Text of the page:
Rattlesnake Flume and Pool
This is one of those really fun family friendly Maine waterfalls because not only is the 2.1 mile out and back trail to get to Rattlesnake Flume and Pool pretty easy for kids of most ages, there’s also a fantastic little swimming hole at the falls that makes for a perfect break. Bonus points because the trail is well marked, too!
Fun fact (and/or prelude to a pretty awesome road trip): you can take a single, continuous road, Route 201, all the way from Brunswick on the coast to the Canadian border at Sandy Bay. That’s one single road for 160 miles and three and a half hours. The most scenic stretch along this long haul is a twisting and turning segment between Caratunk and The Forks, where the mighty Kennebec runs parallel to the road.
And here you’ll find Moxie Falls: a truly remarkable 90 foot Maine waterfall where Moxie Stream drops into the Kennebec River as it carries water from Moosehead Lake all the way to the Atlantic Ocean.
There’s some healthy competition between fans of Moxie Falls and Angel Falls (out near Rangeley) over which is actually the tallest—life can be a little slower here in Maine, and we have disagreements about some truly silly things—but either way Moxie Falls 90 foot plunge is jaw-dropping compared to what most of Maine has to offer.
Despite Moxie Falls’ far-flung location, the amazing views and adventurous amenities in the surrounding area mean it’s surprisingly busy in the warmer months—be prepared for crowds and a nearly full lot.
Swift River Falls
Located in the town of Roxbury, Swift River Falls is one of those Maine waterfalls that has a lot of cool geologic features to explore. Just south of Coos Canyon, the Swift River waters come cascading over potholes of various sizes and there is a very interesting natural bridge, as well.
At only 6 feet, it’s not the height of this Maine waterfall that places it on this list, but rather the very neat dimpling effect of the waters as it makes way over the granite potholes.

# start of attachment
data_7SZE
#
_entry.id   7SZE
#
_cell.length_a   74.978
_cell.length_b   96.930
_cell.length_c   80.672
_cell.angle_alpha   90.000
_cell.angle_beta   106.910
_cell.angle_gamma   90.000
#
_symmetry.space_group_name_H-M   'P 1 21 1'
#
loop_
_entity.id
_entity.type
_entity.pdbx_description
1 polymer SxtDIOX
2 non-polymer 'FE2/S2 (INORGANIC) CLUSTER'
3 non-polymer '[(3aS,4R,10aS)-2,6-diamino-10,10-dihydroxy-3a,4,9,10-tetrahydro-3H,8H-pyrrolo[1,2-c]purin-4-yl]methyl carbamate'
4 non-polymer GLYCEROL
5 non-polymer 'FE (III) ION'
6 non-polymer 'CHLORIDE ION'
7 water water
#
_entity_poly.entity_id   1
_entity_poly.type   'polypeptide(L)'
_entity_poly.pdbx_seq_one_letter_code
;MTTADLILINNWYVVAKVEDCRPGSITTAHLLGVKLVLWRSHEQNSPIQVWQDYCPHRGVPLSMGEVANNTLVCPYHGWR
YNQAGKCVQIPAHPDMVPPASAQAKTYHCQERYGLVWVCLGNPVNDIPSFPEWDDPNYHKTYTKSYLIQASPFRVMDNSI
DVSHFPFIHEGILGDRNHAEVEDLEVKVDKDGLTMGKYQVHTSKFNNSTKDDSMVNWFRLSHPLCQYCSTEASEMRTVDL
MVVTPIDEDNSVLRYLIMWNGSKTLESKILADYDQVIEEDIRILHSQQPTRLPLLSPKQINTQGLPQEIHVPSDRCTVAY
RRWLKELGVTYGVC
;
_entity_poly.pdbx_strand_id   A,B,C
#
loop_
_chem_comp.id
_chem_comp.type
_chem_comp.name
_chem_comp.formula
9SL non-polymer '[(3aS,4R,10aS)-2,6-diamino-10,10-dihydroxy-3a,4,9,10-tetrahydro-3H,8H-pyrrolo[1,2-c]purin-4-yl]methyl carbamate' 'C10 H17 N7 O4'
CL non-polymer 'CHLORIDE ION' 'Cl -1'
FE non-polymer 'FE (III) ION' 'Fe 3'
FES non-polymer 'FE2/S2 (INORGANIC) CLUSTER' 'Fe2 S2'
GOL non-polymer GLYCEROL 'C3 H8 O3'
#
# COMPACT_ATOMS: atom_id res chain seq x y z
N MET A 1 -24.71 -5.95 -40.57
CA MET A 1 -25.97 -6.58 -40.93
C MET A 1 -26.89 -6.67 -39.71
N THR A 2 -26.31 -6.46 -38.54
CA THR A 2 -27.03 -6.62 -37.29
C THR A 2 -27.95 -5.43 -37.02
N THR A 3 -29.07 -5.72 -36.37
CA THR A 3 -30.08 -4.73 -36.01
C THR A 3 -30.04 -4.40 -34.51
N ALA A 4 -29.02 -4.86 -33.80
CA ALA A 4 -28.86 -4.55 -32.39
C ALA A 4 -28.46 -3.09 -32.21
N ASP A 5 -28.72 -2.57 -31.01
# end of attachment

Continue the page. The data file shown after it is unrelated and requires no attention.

One of the most scenic waterfalls in Maine, Dunn Falls offers up two striking falls: the Lower Falls, with a nearly vertical 80 foot drop, and the Upper Falls, with a spectacular 50 foot fanning horsetail fall.
The trail to get out to Dunn Falls is a two mile, mostly moderate loop, and if you’re looking for beautiful waterfalls in Maine to photograph, Dunn Falls should definitely be on your list!
Mad River Falls
With 100 foot total drop, Mad River Falls in Batchelders Grant definitely delivers some great Maine waterfall views from the top down, but it’s not really accessible to climb down and view from below and there are lots of trees that partially obscure views.
That being said, it’s still a very cool waterfall in Maine to hike out to at least once to see, and the trail to get out to it is only about 1.6 miles, but there is an altitude gain of 300 feet, so heads up!
Somewhere between Rumford and the stunning Height of Land vista in Roxbury looking out over Mooselookmeguntic Lake you’ll find Township D. Mostly privately owned in a rural stretch of Maine where timber companies and paper mills reign supreme, you’d be forgiven for cruising right past the dirt road turnoff that leads to Angel Falls if you didn’t know exactly what you were looking for.
Angel Falls stunning 90-foot drop takes Mountain Brook down a sudden series of gorges as it navigates the mountainous geography of this wilderness haven; cliff walls surrounding the gorgeous cascade reach 115 feet tall. An oddly-positioned 25-foot gap perched atop the cliffs is responsible for the massive amount of water an otherwise relatively tame stream pushes over Angel Falls.
While Moxie Falls is a great winter scene, the access road to Angel Falls may or may not be plowed in winter and the frozen streams are basically an ice rink. Unless you’ve got four wheel drive and crampons, wait for warmer weather to enjoy Angel Falls!
If you’re looking for quick waterfall hikes in Maine, The Cataracts make for a solid choice. The trail to get out to this Maine waterfall is only about half a mile and is mostly moderate, leading to a nice 60 foot drop and lots of cool boulders to play on in the summer; in the wet season, these falls can really get going.
Located in Township E, just south of Rangeley, Smalls Falls is one of the coolest Maine waterfalls to see and play in! With four sets of falls and an overall 54 foot drop, these waterfalls are visually impressive, but the real draw is that at the base of each fall is a lovely pool to swim in. This is the perfect spot to set up for a day playing in waterfalls in Maine!
If you’re looking for Maine waterfalls with easy hikes, Kezar Falls in Lovell is a great option. The trail to get to this modest gorge is less than .1 mile and pretty simple, but you’ll be greeted with 20 feet of cascades that make for a fantastic spot to cool off on a summer day.
There are cool waterfalls all around the state, but these are some of the most interesting waterfalls in Maine that you should add to your bucket list ASAP!